Interview with Abrams bassist/vocalist Taylor Iversen | By Thomas Pizzola
Denver, Colorado-based power trio, Abrams, play a style of modern metal that is sludgy, melodic, and packed to the brim with emotion. On their sophomore full-length, Morning, out now on Sailor Records, the band—which features bassist and vocalist Taylor Iversen, guitarist and vocalist Zach Amster, and drummer Geoff Cotton—had one simple goal.
“Like any band ought to do, we wanted to improve our sound and our musicianship,” Iversen says. “We did so primarily through highlighting dynamic changes in each song’s sound, but also through new vocal approaches that challenged both Zach and myself. This provided a lot of sonic depth and diversity on the record. We also wanted to show ourselves and our fans that we are still evolving, and with Morning, I think we give a really good indication of where we are going as a musical entity.”
They also had the intention of making this album different from the previous one, their 2015 full-length debut, Lust. Love. Loss.
“It’s a much more focused entity,” Iverson says. “That’s what happens when you spend all that time poring over every little feel change and transition on the album. We examined each note and each word we played or sang. There was something inherently ‘rock ‘n’ roll’ about writing and recording Lust. Love. Loss., flying by the seat of our pants, but we didn’t want to repeat that with Morning. We wanted this focus. We wanted to put the care and attention into every little detail. What came out was something more polished, more whole, and more mature than its predecessor.”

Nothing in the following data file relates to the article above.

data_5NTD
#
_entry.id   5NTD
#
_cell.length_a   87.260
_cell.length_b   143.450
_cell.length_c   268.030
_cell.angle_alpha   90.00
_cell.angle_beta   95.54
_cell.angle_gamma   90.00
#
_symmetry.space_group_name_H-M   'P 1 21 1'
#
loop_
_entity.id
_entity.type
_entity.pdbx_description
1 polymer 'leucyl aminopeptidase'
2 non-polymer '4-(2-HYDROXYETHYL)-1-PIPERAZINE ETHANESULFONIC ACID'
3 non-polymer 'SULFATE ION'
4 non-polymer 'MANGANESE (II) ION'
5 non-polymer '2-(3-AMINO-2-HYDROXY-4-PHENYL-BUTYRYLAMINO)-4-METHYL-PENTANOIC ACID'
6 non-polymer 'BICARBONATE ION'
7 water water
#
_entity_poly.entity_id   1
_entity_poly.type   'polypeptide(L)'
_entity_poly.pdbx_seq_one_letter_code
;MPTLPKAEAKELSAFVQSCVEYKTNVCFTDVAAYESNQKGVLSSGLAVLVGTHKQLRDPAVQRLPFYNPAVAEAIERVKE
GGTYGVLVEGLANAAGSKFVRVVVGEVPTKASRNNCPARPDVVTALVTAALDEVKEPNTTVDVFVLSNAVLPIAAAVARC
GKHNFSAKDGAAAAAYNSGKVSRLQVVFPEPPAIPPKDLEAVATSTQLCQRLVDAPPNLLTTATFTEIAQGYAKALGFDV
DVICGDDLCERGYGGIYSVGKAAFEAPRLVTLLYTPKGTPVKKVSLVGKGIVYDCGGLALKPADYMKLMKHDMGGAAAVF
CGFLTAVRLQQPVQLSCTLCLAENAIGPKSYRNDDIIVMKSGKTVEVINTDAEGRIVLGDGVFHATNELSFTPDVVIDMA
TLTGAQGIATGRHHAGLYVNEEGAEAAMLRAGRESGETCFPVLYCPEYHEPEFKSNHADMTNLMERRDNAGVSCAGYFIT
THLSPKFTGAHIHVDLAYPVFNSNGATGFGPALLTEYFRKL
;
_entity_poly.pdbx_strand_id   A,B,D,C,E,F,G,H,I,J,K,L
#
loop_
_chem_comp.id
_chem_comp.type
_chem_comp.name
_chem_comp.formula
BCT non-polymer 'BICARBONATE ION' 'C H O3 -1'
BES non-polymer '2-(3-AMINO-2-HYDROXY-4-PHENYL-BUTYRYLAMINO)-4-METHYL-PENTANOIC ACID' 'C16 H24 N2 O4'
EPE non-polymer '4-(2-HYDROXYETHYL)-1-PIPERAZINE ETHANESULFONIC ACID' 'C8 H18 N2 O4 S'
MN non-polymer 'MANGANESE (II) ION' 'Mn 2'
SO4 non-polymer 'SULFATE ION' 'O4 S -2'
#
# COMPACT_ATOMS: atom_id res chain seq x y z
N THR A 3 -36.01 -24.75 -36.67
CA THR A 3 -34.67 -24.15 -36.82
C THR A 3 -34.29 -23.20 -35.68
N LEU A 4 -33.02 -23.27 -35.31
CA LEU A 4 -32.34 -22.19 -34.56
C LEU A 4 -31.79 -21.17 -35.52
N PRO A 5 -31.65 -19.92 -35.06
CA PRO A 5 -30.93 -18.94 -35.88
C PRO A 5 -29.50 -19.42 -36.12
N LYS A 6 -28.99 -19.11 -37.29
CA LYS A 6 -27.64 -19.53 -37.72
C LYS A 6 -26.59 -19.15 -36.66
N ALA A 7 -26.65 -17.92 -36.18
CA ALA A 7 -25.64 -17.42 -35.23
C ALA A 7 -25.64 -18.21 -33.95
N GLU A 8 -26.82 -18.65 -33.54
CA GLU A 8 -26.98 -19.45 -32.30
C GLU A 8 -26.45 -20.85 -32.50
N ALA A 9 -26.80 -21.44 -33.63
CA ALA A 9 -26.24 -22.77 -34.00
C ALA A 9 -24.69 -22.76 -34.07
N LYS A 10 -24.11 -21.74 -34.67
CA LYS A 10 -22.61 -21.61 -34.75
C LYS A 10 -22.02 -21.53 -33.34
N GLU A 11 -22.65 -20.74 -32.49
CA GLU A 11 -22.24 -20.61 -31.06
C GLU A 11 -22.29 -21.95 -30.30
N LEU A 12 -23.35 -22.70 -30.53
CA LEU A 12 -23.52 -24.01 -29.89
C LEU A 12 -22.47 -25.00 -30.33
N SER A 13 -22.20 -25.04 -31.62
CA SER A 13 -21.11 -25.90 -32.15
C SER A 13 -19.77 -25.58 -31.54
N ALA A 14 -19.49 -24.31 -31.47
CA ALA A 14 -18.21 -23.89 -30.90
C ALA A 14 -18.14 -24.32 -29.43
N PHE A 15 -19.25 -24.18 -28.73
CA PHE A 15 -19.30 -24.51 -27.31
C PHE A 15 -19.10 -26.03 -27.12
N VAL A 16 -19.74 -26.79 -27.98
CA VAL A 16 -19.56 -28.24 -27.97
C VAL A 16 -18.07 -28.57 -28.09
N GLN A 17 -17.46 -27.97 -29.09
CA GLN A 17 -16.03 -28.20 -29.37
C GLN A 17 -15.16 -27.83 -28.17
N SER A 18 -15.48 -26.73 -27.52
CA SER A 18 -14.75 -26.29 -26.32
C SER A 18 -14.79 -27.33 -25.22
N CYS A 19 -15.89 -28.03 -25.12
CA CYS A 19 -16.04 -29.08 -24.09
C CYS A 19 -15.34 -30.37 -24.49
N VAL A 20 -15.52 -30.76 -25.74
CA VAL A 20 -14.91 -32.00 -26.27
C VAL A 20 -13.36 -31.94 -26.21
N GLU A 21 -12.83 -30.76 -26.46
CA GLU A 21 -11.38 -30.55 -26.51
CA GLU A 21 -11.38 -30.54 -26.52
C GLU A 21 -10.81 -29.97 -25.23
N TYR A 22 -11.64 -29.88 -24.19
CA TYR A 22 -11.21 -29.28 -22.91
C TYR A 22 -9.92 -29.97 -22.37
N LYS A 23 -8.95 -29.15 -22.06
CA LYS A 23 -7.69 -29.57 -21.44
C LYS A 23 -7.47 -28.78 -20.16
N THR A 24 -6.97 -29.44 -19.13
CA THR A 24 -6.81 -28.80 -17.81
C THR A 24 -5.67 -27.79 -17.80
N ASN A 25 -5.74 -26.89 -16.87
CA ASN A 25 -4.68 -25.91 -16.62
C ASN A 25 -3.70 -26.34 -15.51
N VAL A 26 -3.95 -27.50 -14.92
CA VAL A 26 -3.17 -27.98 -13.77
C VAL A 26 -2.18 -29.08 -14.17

The new album—which features guest vocals from Phil Pendergast of Khemmis—was also written during a trying time for each member of the band, and their personal struggles manifested themselves in the lyrics.
“When the three of us—Zach, Geoff, and myself—started writing Morning, all three of us were fucked up emotionally and mentally. The writing of this record really played out like therapy for all of us,” Iversen says. “Geoff was just overcoming the recent loss of his mother, I was going through some weird heartbreak, and so was Zach. All of these themes are explored on the album. Ultimately, it developed a sort of balance surrounding the bright brilliance of every new day’s morning and the dead pessimism of every done day’s mourning. First, it’s good, then it’s bad, then it’s good again. Rinse. Repeat.”
Morning provides the listener with an emotional catharsis. In that respect, Abrams have definitely reached their goal of making heavy and moving music. Aiding in their triumph is the supportive music scene in their hometown of Denver. There is a strong sense of community amongst the city’s bands, and Abrams’ peers have their backs.
“It’s always hot to talk about how vibrant and powerful the music scene is here, and I think there’s a lot of truth to that,” Iversen says. “We’re all friends, and most of us try very hard to take care of each other and watch out for each other’s best interests. Everyone here likes to see Denver bands succeed. If you’re lucky, you’ve got people around town trying to elevate you any way they can. Not every city has that. That’s a huge thing for independent or DIY music in any scene.”
Abrams Tour Dates:
August 3 – Wichita, KS – Elbow Room
August 4 – Springfield, MO – Outland Ballroom
August 5 – Madison, WI – The Wisco
August 6 – Milwaukee, WI – Riverwest Public House
August 7 – Hamtramck, MI – New Dodge Lounge
August 8 – Pittsburgh, PA – Black Forge Coffee House*
August 9 – Philadelphia PA – The Fire*
August 10 – Wallingford CT – Cherry Street Station*
August 11 – Brooklyn, NY – Lucky 13 Saloon*
August 12 – Dover, NH – The Dover Brickhouse*
August 13 – Boston, MA – O’Brien’s Pub*
August 14 – Washington D.C. – DC9
August 15 – Columbus, OH – Hamptons Underground
August 16 – Cincinatti, OH – Junker’s Tavern
August 18 – Lawrence, KS – Frank’s North Star
August 19 – Denver, CO – Streets of London Pub
* with InAeona
Photo by Chanelle Leslie